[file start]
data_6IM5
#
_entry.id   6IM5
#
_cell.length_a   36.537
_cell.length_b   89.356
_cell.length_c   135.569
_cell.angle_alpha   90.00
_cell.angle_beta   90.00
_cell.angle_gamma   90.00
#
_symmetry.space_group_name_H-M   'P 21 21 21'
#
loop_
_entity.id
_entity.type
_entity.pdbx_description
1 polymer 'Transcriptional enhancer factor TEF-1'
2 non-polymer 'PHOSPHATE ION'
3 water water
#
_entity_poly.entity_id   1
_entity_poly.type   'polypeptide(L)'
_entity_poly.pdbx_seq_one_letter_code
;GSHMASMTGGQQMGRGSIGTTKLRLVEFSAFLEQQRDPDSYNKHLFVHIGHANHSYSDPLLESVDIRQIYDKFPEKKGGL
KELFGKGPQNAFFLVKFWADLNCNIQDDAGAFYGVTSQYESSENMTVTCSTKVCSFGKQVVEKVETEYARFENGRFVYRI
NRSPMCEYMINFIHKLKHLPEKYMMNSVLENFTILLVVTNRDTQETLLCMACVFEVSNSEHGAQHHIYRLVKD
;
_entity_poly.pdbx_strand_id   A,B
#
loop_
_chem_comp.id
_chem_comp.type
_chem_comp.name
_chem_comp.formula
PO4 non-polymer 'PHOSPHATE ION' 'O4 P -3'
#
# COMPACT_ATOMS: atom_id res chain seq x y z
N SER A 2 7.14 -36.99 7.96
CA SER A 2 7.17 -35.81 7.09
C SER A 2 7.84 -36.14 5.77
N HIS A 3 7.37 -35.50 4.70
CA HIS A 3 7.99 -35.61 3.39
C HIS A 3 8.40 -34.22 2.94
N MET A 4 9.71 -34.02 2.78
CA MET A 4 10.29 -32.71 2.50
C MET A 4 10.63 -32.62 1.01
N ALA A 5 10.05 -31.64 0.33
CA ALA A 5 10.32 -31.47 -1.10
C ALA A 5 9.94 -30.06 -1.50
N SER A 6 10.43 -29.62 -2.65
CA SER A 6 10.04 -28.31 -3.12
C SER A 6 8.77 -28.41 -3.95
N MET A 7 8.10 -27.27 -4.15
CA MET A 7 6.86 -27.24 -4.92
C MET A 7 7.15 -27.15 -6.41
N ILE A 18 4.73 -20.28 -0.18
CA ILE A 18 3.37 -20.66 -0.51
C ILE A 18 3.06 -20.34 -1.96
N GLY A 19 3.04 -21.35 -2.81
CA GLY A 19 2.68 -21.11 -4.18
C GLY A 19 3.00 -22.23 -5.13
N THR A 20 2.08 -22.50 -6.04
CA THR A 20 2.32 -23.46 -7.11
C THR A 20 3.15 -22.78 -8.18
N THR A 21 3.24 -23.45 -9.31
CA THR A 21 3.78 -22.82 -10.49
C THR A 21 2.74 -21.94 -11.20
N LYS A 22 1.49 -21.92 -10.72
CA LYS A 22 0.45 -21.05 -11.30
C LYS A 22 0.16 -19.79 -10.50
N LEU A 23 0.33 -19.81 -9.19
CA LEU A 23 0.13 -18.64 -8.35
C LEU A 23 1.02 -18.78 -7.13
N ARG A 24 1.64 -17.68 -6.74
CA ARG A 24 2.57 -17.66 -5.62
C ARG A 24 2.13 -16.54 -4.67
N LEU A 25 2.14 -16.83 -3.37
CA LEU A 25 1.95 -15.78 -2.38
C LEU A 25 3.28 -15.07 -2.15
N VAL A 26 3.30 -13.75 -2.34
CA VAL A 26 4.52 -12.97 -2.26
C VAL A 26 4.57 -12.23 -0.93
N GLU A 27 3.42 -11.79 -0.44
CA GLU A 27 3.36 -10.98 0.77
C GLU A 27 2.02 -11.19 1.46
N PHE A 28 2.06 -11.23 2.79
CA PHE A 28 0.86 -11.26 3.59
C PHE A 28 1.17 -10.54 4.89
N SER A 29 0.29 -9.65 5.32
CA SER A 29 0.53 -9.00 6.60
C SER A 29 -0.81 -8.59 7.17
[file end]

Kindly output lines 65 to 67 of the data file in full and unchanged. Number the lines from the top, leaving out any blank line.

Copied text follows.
C THR A 20 3.15 -22.78 -8.18
N THR A 21 3.24 -23.45 -9.31
CA THR A 21 3.78 -22.82 -10.49